Guernef, still limping, spread his wings wide and began to beat them. Abafouq stayed at his flank to support his wounded limb, but even he had to hold tight as the winds turned and twisted around him. The black bird glanced up from its attack on the shield to stare in bewilderment as the air circled and spun in ever increasing anger. The flames, leapt as if in terror, and then with one last surge of air, were snuffed out. Even the smoke was carried away by the winds leaving behind only the charred ash covering everything they saw in every direction.
The bird screamed again, and drove its beak towards the shield. But Jessica, just as it neared, dropped the shield and let the animal bury its beak in the ground. She then reformed the shield at its back, pinning it in place. Surprised, the bird struggled and beat its wings in a frenzy to escape.
Filled with a sudden fury of mountain lairs of old, Kayla felt Clymaethera the katana leap into her paw. With a single downward slice she sent the blade clean through the bird’s wing. The cut was true and severed the limb, which spun away and burst into a bright white flame. A moment later there was nothing left.
The black bird howled in fury, swinging what remained of its wing forward toward Kayla’s face. But Charles was there, striking the limb with his Sondeshike and snapping whatever bones it might have. Then he spun the Sondeshike at its head and knocked it to one side.
James met it there, slicing across its other wing. The blade of his sword grew red hot as soon as it struck the creature’s neck. The bird, dark eyes filled with baleful fire, snatched the sword in its beak and wrenched it from the surprised donkey’s hands. The bird bit down and bent the sword as easily as if it were only wet clay, and then tossed it to the charred earth.
“Only magical swords can touch it!” Andares shouted. He took the donkey’s place and struck at the creature’s wings. The bird howled in agony as it tried to back away but found itself blocked by Jessica’s shield. Finally realizing it had no choice but to move forward into the trio of attackers, it charged with one last scream of rage.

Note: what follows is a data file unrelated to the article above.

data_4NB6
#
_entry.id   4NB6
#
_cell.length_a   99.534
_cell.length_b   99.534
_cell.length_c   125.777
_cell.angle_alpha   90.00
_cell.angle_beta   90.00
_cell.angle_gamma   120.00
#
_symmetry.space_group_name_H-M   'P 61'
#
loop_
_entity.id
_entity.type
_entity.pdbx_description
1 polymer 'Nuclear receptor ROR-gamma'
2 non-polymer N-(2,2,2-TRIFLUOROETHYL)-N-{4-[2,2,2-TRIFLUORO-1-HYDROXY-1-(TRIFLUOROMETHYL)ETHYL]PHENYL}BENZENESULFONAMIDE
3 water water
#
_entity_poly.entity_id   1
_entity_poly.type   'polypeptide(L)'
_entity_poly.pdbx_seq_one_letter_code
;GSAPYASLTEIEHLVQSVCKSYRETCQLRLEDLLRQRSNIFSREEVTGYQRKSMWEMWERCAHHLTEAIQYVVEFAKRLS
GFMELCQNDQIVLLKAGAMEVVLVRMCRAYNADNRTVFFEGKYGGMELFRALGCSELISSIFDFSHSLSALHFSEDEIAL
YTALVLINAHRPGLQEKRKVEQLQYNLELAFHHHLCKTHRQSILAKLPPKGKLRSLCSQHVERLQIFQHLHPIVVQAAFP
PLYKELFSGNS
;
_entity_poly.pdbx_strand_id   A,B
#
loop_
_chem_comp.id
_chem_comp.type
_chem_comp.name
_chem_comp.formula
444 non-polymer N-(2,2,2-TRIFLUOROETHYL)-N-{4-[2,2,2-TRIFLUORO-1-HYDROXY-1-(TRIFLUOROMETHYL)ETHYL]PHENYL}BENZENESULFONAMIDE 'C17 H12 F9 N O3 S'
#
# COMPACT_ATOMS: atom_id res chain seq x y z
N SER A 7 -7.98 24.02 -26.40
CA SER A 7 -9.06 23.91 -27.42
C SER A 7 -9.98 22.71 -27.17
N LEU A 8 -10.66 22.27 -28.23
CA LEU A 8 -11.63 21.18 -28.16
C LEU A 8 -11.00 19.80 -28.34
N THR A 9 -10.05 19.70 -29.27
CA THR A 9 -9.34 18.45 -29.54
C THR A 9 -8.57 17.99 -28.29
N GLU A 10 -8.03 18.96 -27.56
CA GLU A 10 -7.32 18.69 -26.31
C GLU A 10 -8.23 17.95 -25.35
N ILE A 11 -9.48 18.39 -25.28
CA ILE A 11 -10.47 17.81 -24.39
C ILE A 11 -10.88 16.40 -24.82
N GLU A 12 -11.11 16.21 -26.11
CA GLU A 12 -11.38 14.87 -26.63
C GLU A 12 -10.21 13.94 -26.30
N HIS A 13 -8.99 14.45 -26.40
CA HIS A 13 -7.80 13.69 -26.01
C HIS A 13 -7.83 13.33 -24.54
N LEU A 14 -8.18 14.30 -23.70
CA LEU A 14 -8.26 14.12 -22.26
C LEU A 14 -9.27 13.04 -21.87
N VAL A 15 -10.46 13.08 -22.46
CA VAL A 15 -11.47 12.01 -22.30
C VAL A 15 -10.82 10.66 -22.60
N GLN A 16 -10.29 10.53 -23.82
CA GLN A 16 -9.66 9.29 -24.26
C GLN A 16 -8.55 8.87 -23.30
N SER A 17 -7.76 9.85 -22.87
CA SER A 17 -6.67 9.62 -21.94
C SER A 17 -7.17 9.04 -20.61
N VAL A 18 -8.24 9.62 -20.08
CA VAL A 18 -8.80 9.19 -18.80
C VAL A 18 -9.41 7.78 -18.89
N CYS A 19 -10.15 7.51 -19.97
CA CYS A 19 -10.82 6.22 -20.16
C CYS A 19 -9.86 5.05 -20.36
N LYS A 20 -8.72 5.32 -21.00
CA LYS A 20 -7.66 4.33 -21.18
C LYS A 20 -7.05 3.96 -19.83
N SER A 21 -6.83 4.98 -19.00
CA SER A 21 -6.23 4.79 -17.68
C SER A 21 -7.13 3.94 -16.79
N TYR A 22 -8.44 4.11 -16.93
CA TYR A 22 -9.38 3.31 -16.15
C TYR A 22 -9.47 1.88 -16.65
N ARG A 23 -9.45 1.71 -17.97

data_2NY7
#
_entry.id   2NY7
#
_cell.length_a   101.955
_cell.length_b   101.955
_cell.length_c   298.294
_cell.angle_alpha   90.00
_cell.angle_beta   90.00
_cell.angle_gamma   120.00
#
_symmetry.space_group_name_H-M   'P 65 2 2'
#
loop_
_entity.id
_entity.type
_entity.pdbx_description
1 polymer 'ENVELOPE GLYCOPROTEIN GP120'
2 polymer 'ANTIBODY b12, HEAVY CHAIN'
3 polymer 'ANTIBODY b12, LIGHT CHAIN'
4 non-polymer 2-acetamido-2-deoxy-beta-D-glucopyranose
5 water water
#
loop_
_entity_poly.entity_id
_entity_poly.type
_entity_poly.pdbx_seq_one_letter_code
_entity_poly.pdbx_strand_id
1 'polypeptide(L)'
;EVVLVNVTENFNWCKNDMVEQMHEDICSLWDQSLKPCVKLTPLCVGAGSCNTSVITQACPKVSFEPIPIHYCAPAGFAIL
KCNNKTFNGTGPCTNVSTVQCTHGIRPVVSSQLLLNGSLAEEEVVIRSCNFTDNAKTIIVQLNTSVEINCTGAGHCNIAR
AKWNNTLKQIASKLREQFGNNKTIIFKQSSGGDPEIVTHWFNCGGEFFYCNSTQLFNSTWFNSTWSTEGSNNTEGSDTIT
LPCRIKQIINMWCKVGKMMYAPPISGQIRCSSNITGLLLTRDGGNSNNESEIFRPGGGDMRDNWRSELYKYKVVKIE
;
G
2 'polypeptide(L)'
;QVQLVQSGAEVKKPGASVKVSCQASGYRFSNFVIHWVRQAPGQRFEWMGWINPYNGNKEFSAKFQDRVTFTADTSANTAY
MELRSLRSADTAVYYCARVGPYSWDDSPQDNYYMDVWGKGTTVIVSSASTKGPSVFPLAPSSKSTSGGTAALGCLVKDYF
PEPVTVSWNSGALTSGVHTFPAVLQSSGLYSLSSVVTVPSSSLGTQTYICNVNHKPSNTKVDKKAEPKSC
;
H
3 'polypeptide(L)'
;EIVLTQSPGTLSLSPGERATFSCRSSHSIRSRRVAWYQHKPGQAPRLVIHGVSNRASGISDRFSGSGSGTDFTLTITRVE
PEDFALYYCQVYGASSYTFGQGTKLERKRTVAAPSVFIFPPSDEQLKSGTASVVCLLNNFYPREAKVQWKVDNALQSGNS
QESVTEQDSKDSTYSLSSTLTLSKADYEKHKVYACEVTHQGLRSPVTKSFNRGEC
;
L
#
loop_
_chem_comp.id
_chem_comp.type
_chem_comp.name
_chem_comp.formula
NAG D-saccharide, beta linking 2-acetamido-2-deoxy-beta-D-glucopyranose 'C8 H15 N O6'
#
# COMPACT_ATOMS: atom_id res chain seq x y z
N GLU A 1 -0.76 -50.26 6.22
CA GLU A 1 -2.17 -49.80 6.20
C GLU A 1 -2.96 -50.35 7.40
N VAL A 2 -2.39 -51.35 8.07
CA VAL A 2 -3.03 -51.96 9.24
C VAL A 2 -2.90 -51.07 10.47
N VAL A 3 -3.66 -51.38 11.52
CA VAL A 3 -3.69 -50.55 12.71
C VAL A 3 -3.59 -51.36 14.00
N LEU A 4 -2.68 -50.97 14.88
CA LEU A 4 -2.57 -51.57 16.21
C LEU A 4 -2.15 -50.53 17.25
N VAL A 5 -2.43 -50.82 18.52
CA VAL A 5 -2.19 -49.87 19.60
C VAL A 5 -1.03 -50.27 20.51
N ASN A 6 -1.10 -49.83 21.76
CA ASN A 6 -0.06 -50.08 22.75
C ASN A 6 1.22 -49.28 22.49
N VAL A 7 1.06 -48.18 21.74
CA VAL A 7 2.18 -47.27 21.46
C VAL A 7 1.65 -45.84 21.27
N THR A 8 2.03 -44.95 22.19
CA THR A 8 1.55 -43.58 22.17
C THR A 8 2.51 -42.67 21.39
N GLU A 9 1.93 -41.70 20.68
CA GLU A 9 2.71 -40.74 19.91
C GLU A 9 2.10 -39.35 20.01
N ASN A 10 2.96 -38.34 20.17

Kayla and Andares both struck at either side of its neck, while Charles brought his Sondeshike directly down on the top of its head. The beast collapsed as the swords sliced through the fiery flesh. The head fell at their feet and burst into flame.
Covering their eyes, the three of them ran back to where Jessica stood as their fur tips singed from the heat. But by the time they reached her, there was nothing left of the beast but a scar on the earth.
“Oh, my eyes,” James moaned as he crawled back up to where they had gathered. The donkey rubbed at them both and kept blinking.
“It’ll pass,” Habakkuk assured him. The kangaroo hopped to his side and helped him climb the rest of the way. “Your sword is ruined though. You can have mine. You’ll use it better than I will.”
“Thank you,” James replied. The donkey blinked a few more times then stared at his still glowing hot sword. It had been bent twice in the middle and the tip now pointed almost perpendicular to the hilt. James shook his head and kept walking.
“Is everyone else okay?” Jessica asked.
“I think so,” Charles replied. He shrunk his Sondeshike down and returned it to its place. The vine pulled tight against his chest but otherwise didn’t move. “Guernef, can you move, or do we need to carry you?”
Lindsey gave the rat an incredulous look for his suggestion, but the Nauh-kaee hobbled up with more dignity than he thought possible. If anything, the white gryphon made his injury look a thing of grace. “I will not be a burden to you. Let us continue.”